Mentions: Using the ESCC cell lines, we then performed specific in-vitro studies. First, we examined the biological impact of enforced expression of the constitutively active form of STAT1 (i.e. STAT1C) in ESCC. To this end, EC1 and EC109, both of which were STAT1-weak/negative cell lines, were employed and they were subjected to gene transfection of STAT1C. As shown in Figure 3A, the expression of STAT1C was confirmed by the high intensity of the total STAT1 band and the strong expression of FLAG, which was tagged to the STAT1C construct. These changes correlated with a significant decrease in the number of viable cells, as assessed using the trypan blue exclusion assay (Figure 3B). As shown in Figure 3C and D, STAT1C transfection in EC1 and EC109 cells led to a significant decrease in colony formation and cell invasion, as compared to cells transfected with the empty vector (p < 0.001 and p < 0.05 in both cell lines). As shown in Figure 4A, the occurrence of apoptosis was supported by the expression of cleaved caspase 3 in both cell lines. Correlating with these changes, there was a marked reduction in the expression levels of several anti-apoptotic proteins including BCL-2, BCL-xL and survivin. Furthermore, we also observed changes in two proteins known to regulate G1 cell-cycle progression including p21Waf1 and cyclin D1. Specifically, transfection of STAT1C into EC1 and EC109 substantially upregulated p21Waf1, a negative regulator of G1 cell-cycle progression [14]. Cyclin D1, a promoter of G1 cell-cycle progression [15], was downregulated. Based on the results of the time-course experiment (Figure 4B), the decrease in the cyclin D1 protein level began as early as 6 hours after STAT1C gene transfection, indicating that the decrease in cyclin D1 was not due to the apoptotic activity. As shown in Figure 4C, cell cycle analysis showed a significant increase in the sub-G1 fractions in EC1 and EC109 cells transfected with STAT1C.Figure 3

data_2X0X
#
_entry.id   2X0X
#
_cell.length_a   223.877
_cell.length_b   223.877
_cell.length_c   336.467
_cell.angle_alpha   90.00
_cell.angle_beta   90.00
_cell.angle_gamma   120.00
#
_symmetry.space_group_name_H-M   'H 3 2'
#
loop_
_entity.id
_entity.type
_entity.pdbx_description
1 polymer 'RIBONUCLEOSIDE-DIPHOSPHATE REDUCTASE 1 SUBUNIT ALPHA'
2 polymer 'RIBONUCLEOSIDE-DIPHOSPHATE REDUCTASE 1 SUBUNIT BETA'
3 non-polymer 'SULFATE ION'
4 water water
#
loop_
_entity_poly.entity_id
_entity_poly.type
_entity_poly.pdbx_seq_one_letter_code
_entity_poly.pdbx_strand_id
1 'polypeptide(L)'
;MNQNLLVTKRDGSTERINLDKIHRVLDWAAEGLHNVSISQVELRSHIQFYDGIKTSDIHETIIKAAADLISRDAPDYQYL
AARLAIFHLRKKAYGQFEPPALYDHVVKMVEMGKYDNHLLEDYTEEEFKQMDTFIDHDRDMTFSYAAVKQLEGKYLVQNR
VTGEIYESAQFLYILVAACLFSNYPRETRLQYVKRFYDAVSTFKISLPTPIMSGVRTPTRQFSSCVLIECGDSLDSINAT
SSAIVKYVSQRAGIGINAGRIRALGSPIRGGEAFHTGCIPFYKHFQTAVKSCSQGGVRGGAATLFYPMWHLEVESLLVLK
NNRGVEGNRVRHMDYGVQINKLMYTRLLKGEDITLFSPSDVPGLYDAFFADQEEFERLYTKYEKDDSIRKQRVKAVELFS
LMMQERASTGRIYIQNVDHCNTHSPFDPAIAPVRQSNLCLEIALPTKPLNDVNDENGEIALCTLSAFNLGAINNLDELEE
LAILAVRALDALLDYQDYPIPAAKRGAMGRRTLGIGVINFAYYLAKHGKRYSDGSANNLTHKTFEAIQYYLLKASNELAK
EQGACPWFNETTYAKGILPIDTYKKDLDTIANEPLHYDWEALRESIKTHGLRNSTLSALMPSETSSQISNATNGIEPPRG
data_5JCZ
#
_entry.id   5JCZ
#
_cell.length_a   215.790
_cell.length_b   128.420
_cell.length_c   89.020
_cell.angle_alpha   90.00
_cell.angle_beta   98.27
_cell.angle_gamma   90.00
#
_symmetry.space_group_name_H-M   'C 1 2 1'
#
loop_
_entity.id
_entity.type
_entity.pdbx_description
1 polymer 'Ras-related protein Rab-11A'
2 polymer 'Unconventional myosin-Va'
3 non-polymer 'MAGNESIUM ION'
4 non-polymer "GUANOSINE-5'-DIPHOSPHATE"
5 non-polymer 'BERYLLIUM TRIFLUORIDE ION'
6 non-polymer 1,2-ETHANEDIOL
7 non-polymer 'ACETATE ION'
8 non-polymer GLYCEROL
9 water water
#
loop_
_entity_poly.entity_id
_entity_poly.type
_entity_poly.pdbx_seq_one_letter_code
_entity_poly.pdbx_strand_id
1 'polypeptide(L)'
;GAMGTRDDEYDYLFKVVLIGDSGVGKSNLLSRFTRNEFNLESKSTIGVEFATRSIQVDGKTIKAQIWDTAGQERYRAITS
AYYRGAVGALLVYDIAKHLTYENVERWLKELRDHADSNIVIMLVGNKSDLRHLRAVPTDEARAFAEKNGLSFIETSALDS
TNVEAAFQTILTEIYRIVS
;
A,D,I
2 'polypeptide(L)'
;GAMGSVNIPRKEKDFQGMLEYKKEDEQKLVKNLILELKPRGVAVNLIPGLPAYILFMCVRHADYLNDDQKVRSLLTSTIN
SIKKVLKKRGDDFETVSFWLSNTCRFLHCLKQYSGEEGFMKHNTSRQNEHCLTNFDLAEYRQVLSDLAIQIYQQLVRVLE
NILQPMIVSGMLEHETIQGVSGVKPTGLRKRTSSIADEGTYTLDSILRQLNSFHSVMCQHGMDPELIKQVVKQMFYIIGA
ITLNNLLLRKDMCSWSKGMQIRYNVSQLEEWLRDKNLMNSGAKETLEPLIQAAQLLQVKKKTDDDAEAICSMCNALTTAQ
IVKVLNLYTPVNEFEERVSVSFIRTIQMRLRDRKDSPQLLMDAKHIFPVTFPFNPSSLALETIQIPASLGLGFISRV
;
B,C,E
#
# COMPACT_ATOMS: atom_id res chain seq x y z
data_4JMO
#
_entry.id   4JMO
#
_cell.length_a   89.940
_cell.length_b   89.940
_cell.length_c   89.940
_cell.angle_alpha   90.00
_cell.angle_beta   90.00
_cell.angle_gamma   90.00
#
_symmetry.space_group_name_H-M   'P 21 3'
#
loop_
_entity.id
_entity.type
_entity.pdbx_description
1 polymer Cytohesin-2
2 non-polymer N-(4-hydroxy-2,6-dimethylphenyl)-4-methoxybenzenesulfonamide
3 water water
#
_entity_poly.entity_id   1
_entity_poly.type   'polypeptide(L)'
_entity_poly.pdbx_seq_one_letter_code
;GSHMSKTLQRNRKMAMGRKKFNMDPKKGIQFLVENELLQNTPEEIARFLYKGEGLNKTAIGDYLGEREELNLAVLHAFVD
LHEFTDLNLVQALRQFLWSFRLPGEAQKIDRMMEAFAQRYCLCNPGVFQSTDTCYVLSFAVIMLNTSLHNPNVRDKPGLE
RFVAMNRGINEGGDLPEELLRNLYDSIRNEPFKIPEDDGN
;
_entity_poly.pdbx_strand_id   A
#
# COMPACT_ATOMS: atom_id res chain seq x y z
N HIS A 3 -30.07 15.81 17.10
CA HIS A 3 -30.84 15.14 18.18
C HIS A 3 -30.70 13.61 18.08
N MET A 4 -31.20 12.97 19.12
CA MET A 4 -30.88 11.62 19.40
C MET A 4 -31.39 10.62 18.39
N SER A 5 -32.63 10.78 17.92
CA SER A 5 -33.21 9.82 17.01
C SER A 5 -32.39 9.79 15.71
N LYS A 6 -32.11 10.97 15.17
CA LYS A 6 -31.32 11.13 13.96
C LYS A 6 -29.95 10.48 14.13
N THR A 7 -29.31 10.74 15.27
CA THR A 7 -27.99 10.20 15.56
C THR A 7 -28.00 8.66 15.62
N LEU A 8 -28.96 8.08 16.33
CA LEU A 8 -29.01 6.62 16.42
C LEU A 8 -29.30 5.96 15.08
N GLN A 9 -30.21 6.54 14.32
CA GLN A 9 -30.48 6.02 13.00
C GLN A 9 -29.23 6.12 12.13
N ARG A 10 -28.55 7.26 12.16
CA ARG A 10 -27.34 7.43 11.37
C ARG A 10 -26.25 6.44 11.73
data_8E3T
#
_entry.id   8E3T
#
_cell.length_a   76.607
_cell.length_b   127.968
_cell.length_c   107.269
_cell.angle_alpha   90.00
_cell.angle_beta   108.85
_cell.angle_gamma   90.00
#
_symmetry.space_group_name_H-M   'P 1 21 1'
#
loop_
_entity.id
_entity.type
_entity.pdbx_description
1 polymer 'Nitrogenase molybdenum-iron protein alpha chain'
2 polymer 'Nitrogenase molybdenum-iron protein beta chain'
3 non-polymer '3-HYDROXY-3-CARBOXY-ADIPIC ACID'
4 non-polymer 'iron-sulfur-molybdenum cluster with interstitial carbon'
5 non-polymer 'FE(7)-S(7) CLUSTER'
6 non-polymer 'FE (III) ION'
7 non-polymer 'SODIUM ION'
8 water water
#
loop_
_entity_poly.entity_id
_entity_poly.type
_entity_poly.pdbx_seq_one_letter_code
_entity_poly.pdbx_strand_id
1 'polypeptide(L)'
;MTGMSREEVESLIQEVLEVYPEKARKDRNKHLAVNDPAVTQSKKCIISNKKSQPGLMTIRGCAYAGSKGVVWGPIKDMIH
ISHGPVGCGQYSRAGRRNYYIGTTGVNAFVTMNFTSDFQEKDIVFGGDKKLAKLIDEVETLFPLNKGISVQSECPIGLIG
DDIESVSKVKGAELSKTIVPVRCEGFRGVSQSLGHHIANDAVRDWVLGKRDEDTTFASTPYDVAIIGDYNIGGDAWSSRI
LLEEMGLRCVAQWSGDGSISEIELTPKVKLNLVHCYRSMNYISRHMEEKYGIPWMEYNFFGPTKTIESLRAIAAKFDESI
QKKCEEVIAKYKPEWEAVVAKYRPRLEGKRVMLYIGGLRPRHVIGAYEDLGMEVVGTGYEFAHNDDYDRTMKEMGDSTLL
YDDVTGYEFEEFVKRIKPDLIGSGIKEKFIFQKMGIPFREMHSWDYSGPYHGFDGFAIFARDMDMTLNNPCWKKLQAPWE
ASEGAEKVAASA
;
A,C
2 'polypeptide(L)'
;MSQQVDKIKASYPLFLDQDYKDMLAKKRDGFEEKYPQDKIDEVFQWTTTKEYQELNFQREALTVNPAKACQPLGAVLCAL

The clinical and biological significance of STAT1 in esophageal squamous cell carcinoma.

Zhang Y, Molavi O, Su M, Lai R - BMC Cancer (2014)

Gene transfection ofSTAT1Cupregulated apoptosis and induced sub-G1cell cycle increase. By western blots, gene transfection of STAT1C into ESCC cell lines induced cleavages of caspase 3, downregulated several pro-apoptotic proteins (including BCL-2, BCL-xL, survivin), and promoted G1 cell-cycle arrest by decreasing cyclin D1 and increasing p21waf1. Cell lysates were collected 2 days after the gene transfection of STAT1C in EC1 and EC109 (A). Time course experiments were performed, and the decrease in cyclin D1 expression was detectable as early as 6 hours after STAT1C transfection in EC1 cells (B). (C) Cell cycle analysis using flow cytometry revealed that STAT1C induced a significant increase in the sub-G1 fraction in both cell lines, EC1 and EC109 (*p < 0.05). All experiments were performed in triplicate, and results from a representative run are shown. (E.V.: empty vector).